Posts made in July 2018

Great Reminders on Summer Jewelry Care

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Summer Jewelry Care

Summer is hard on our jewelry. The pool chemicals and salt water are not friendly. Packing lightly means your jewelry is thrown together in a Ziploc bag. Did you manage to fit everything in the car, with bikes on the back and maybe canoes on top? You didn’t bruise or cut your hands because your rings took all the abuse. Even just a day at the beach, managing chairs, coolers and umbrellas (or a beach cart if you’re a NJ beachgoer) can cause prongs to break or chains to snap. What can you do?
First, take a minute to think about which pieces might hold up best. Costume jewelry is inexpensive but if it’s sentimentally important, leave it home. Repairing it can be tricky and the summer elements of water and chemicals (pool, lotions, sunscreens, perfumes, sweat containing all of them) are likely to damage it. Be aware that the metals used in costume jewelry might react with those same summer chemicals and stain your skin. If you consider your costume jewelry disposable and replaceable, then wear and enjoy it.
Gold, silver and platinum will hold up to more wear and tear. Sunscreen won’t necessarily harm precious metals but it will dull them. Best to get a travel jewelry case so they don’t clank against each other. Occasionally we see discoloration on gold or silver where parts are soldered together after exposure to pool chemicals. This is due to the alloys added to precious metals in the solder. This can be polished off (the sooner, the better).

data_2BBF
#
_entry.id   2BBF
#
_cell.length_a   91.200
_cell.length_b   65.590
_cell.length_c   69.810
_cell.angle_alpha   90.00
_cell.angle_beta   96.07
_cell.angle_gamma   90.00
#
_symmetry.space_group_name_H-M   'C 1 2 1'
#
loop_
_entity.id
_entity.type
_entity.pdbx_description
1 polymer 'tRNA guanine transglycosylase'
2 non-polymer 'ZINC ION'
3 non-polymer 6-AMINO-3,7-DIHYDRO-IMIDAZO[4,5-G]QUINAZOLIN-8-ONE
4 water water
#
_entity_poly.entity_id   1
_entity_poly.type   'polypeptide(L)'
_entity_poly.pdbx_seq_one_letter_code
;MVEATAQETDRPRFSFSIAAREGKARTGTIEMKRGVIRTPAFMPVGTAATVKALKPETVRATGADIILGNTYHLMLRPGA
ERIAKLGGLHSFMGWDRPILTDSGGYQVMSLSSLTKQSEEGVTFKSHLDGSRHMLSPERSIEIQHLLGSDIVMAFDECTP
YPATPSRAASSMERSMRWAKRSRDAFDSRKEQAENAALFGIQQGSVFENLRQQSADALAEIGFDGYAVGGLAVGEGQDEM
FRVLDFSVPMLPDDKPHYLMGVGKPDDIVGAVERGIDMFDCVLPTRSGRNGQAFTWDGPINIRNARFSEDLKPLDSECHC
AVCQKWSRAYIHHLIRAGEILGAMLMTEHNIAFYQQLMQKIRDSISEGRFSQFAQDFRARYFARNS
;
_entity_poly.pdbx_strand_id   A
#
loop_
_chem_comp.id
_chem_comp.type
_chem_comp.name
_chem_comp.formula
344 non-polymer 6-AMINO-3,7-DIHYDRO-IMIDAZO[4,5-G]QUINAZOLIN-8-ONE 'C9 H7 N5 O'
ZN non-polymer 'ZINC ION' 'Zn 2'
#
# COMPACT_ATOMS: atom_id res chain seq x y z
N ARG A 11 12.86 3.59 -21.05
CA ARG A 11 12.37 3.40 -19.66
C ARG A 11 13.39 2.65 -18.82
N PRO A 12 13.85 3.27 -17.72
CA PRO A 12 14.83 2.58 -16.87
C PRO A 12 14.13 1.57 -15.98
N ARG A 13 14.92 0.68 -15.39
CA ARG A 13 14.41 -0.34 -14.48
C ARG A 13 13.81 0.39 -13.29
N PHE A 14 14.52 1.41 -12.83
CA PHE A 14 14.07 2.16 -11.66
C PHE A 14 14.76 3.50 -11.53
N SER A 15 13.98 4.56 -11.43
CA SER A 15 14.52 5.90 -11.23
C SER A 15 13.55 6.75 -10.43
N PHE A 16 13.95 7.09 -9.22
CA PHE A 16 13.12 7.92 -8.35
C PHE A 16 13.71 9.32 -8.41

Although diamonds are the hardest substance known to man, they are not indestructible. A knock or blow can chip them (internal characteristics and the property known as cleavage can make them susceptible). The best way to prevent chipping is to be aware of any heavy work you are doing and to be careful.
Colored gemstones and pearls are more easily damaged than diamonds. Even though pearls grow in the ocean, they are a more fragile gem material. The shell they grow in provides protection from the sea. That beautiful lustrous nacre coating can wear off when exposed to sand and salt or fresh water. Keep them away from other chemicals as well.
On an entirely different note, guys seem to lose more wedding bands while swimming in the ocean than anywhere else. If the water is cold, fingers can shrink. If it feels a little loose while out of the water, take it off. But remember to put it back on!
After a day of picnics or beach time, rinse your fine jewelry off in warm water and dry it gently. When you get home stop in and we’ll professionally clean it for you. It only takes a few minutes and we’ll go over everything to check for security.
If you have summer jewelry care questions we haven’t answered, let us know!

Tales from Africa Part 1


Greetings from Chrysa!

What an amazing trip to East Africa! My daughter Rachel and I were honored and humbled to be a part of this special group of travelers. Fourteen of us came from all parts of the US jewelry industry. A few have brick and mortar stores like we do, a few are designers, one sources for her family’s international catalog business and one is a manufacturer. We all came with the common goal of learning more about gemstones and where they come from. Our hosts, Roger and Ginger Dery and their daughter Rachel introduced us to so many wonderful people!